Friday, November 18, 2005

Accord on anti-terror law faces opposition


Accord on anti-terror law faces opposition

By Thomas Ferraro

WASHINGTON (Reuters) - A bipartisan group of six senators vowed on Thursday to oppose renewal of the anti-terror Patriot Act unless a tentative accord drafted by Republican-led negotiators was changed to provide greater protections of civil liberties.

It was unclear what, if any, changes would be made. Critics expressed hope they could obtain some revisions to ease concerns in the 100-member Senate.

But top Republican aides in the House of Representatives and the Senate said they expected to muster adequate support to proceed with perhaps relatively minor modifications.

The Patriot Act, a controversial centerpiece of President George W. Bush's war on terror, was enacted after the September 11, 2001, attacks on the United States to expand federal powers to track suspected terrorists.

Republican-led negotiators agreed on Wednesday to extend or make permanent key provisions set to expire next month, including ones covering wiretaps, Internet surveillance and access to personal records.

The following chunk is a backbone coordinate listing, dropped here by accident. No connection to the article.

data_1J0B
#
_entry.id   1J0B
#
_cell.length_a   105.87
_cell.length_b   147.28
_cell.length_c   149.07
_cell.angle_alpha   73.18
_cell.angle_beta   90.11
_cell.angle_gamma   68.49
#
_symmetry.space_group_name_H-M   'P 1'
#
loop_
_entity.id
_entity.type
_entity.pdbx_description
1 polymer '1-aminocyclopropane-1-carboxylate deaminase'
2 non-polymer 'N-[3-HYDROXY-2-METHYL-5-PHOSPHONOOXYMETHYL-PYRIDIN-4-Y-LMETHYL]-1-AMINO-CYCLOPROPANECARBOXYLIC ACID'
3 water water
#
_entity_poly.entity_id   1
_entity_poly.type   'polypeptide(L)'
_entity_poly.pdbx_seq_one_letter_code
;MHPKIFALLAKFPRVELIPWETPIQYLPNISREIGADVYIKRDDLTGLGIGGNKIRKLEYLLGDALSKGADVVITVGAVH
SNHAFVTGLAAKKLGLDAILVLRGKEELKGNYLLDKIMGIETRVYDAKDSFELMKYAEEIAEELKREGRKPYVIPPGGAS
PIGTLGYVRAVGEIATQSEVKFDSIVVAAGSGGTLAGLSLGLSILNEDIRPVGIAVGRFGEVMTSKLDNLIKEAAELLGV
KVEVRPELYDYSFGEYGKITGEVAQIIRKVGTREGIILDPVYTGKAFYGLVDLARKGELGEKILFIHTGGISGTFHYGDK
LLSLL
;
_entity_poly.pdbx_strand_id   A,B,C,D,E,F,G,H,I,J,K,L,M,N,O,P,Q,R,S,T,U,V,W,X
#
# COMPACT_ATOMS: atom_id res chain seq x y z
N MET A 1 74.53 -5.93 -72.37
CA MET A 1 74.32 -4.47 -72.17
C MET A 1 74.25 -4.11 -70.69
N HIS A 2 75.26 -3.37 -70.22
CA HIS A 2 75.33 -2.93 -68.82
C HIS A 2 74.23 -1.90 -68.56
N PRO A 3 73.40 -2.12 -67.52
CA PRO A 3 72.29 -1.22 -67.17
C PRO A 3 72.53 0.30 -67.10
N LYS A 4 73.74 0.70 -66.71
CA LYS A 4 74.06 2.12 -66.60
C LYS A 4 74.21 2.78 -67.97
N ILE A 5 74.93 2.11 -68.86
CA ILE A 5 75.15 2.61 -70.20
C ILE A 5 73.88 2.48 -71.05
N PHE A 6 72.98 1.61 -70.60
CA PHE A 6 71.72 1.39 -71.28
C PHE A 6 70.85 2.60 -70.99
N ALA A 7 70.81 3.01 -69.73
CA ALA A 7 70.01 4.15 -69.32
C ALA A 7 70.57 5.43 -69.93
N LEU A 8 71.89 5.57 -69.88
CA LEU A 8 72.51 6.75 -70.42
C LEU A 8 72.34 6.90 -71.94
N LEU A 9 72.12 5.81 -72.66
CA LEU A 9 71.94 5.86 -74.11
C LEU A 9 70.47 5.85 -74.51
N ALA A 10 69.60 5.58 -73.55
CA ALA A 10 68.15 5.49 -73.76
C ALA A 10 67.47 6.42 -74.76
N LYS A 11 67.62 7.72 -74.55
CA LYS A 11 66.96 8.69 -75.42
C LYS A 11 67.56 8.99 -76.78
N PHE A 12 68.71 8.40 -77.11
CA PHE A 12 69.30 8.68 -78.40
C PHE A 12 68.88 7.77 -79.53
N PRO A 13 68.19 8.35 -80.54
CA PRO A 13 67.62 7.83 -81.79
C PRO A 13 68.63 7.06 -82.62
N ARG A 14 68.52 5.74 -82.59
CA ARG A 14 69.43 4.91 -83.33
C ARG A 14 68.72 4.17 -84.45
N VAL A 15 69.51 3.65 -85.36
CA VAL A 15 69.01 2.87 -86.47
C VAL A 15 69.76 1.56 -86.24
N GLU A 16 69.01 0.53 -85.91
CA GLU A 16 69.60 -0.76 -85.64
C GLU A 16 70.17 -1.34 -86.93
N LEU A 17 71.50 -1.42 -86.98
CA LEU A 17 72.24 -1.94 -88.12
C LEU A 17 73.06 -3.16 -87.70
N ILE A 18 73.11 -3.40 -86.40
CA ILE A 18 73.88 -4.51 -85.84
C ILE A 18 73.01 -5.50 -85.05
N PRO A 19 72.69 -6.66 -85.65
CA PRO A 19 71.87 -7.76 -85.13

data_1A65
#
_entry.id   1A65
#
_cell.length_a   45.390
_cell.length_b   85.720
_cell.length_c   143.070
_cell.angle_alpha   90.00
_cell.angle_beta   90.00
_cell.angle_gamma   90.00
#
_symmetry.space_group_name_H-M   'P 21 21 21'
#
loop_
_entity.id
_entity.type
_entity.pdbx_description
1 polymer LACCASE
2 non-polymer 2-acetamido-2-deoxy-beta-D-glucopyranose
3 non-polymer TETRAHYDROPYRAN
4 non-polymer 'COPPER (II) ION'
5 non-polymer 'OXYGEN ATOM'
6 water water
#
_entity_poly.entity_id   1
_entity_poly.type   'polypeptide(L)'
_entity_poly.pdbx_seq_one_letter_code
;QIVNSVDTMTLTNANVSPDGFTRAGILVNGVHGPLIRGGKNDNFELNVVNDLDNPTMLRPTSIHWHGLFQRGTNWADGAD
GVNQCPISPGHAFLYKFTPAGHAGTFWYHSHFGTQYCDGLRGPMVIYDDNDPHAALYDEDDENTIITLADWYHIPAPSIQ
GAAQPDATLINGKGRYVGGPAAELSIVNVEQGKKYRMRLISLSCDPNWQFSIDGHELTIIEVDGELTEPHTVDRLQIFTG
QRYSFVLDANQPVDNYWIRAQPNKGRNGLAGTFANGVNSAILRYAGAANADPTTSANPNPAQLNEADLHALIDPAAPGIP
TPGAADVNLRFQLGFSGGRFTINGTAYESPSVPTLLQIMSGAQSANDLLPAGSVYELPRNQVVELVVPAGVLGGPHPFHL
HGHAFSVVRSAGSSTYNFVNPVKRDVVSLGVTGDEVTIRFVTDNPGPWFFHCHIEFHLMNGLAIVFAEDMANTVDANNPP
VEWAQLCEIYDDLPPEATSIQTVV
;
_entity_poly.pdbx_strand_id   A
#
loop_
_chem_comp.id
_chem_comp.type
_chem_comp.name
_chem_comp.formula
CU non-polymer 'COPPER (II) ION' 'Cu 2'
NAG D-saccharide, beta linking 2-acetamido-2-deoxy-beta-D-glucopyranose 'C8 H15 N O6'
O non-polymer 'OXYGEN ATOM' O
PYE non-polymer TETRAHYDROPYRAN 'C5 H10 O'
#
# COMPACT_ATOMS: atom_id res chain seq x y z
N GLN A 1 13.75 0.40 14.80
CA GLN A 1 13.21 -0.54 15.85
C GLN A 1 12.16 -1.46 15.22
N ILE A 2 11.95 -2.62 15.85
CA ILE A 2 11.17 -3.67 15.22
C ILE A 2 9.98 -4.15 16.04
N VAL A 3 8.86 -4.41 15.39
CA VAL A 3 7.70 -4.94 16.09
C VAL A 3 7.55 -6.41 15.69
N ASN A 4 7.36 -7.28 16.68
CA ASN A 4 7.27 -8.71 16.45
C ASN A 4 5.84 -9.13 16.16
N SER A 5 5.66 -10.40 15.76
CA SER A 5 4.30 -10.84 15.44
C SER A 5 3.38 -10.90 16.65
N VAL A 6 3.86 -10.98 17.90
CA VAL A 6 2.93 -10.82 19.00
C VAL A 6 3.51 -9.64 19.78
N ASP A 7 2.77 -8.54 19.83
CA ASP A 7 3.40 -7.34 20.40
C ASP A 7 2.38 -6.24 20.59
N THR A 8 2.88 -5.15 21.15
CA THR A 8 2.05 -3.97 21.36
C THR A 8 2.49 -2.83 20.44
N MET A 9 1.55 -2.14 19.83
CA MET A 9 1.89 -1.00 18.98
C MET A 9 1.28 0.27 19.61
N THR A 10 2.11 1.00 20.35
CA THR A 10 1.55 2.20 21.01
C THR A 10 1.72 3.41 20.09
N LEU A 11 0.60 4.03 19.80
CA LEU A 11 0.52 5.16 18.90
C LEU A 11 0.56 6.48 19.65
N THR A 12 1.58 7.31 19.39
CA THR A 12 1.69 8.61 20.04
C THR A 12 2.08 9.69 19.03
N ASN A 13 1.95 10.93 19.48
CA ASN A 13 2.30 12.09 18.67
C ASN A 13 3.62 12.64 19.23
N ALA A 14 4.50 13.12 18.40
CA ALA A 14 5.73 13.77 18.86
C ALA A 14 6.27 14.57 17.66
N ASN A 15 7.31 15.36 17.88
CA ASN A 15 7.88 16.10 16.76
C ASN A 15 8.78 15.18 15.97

But six senators -- three Democrats and three Republicans -- on Thursday called the tentative accord "unacceptable."

Among the revisions they demanded were ones that would require the government to convince a judge that records sought have a connection to a suspected terrorist or spy. They also want people more quickly advised after they are subjected to "a sneak-and-peek search" of their home or place of business.

"If further changes are not made, we will work to stop this bill from becoming law," they wrote leaders of the Judiciary and Intelligence committees.

The six are assistant Senate minority leader Dick Durbin of Illinois, fellow Democrats Russell Feingold of Wisconsin and Ken Salazar of Colorado, and Republicans Larry Craig of Idaho, John Sununu of New Hampshire and Lisa Murkowski of Alaska.

Judiciary Committee Chairman Arlen Specter, a Pennsylvania Republican, declined comment, other than to tell reporters, "We're working on it."

Feingold said, "They (proponents) may be able to get it through ... but I am ready to resist."

Feingold and other critics have at least slowed down final congressional consideration. Proponents had initially hoped to bring the tentative accord up for a vote in the House on Thursday.

The House and Senate would both have to approve such legislation before it could be sent to Bush to sign into law.